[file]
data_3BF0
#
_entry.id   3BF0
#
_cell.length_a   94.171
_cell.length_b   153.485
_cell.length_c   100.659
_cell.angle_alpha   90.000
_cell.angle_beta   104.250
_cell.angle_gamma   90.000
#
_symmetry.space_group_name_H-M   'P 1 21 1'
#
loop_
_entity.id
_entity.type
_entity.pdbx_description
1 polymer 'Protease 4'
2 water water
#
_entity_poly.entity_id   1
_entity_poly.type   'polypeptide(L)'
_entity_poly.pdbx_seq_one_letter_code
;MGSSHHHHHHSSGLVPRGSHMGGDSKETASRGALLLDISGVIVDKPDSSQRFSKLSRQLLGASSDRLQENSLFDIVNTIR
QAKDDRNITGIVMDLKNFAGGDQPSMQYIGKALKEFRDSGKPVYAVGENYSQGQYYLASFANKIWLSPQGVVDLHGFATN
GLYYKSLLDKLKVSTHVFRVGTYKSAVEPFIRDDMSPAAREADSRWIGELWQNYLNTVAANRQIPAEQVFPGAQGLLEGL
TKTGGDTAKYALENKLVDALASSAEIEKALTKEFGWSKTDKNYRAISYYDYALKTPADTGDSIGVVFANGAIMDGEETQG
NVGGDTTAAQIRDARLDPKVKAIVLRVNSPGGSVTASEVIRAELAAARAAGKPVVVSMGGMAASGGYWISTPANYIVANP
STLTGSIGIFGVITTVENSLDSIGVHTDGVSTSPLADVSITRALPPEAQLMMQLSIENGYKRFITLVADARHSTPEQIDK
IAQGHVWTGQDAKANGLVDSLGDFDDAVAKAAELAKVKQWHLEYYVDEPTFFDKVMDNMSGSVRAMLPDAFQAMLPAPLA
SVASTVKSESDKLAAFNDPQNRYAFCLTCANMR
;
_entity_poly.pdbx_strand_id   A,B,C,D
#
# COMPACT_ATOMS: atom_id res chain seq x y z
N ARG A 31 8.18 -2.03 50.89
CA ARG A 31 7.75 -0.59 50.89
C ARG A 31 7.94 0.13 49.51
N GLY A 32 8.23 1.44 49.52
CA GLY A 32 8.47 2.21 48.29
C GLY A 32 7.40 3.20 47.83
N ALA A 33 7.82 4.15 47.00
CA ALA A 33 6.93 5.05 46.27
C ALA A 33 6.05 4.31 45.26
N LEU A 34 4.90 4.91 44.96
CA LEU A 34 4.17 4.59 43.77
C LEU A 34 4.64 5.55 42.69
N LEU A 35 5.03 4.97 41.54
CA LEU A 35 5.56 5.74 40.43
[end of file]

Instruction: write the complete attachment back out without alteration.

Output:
data_3BF0
#
_entry.id   3BF0
#
_cell.length_a   94.171
_cell.length_b   153.485
_cell.length_c   100.659
_cell.angle_alpha   90.000
_cell.angle_beta   104.250
_cell.angle_gamma   90.000
#
_symmetry.space_group_name_H-M   'P 1 21 1'
#
loop_
_entity.id
_entity.type
_entity.pdbx_description
1 polymer 'Protease 4'
2 water water
#
_entity_poly.entity_id   1
_entity_poly.type   'polypeptide(L)'
_entity_poly.pdbx_seq_one_letter_code
;MGSSHHHHHHSSGLVPRGSHMGGDSKETASRGALLLDISGVIVDKPDSSQRFSKLSRQLLGASSDRLQENSLFDIVNTIR
QAKDDRNITGIVMDLKNFAGGDQPSMQYIGKALKEFRDSGKPVYAVGENYSQGQYYLASFANKIWLSPQGVVDLHGFATN
GLYYKSLLDKLKVSTHVFRVGTYKSAVEPFIRDDMSPAAREADSRWIGELWQNYLNTVAANRQIPAEQVFPGAQGLLEGL
TKTGGDTAKYALENKLVDALASSAEIEKALTKEFGWSKTDKNYRAISYYDYALKTPADTGDSIGVVFANGAIMDGEETQG
NVGGDTTAAQIRDARLDPKVKAIVLRVNSPGGSVTASEVIRAELAAARAAGKPVVVSMGGMAASGGYWISTPANYIVANP
STLTGSIGIFGVITTVENSLDSIGVHTDGVSTSPLADVSITRALPPEAQLMMQLSIENGYKRFITLVADARHSTPEQIDK
IAQGHVWTGQDAKANGLVDSLGDFDDAVAKAAELAKVKQWHLEYYVDEPTFFDKVMDNMSGSVRAMLPDAFQAMLPAPLA
SVASTVKSESDKLAAFNDPQNRYAFCLTCANMR
;
_entity_poly.pdbx_strand_id   A,B,C,D
#
# COMPACT_ATOMS: atom_id res chain seq x y z
N ARG A 31 8.18 -2.03 50.89
CA ARG A 31 7.75 -0.59 50.89
C ARG A 31 7.94 0.13 49.51
N GLY A 32 8.23 1.44 49.52
CA GLY A 32 8.47 2.21 48.29
C GLY A 32 7.40 3.20 47.83
N ALA A 33 7.82 4.15 47.00
CA ALA A 33 6.93 5.05 46.27
C ALA A 33 6.05 4.31 45.26
N LEU A 34 4.90 4.91 44.96
CA LEU A 34 4.17 4.59 43.77
C LEU A 34 4.64 5.55 42.69
N LEU A 35 5.03 4.97 41.54
CA LEU A 35 5.56 5.74 40.43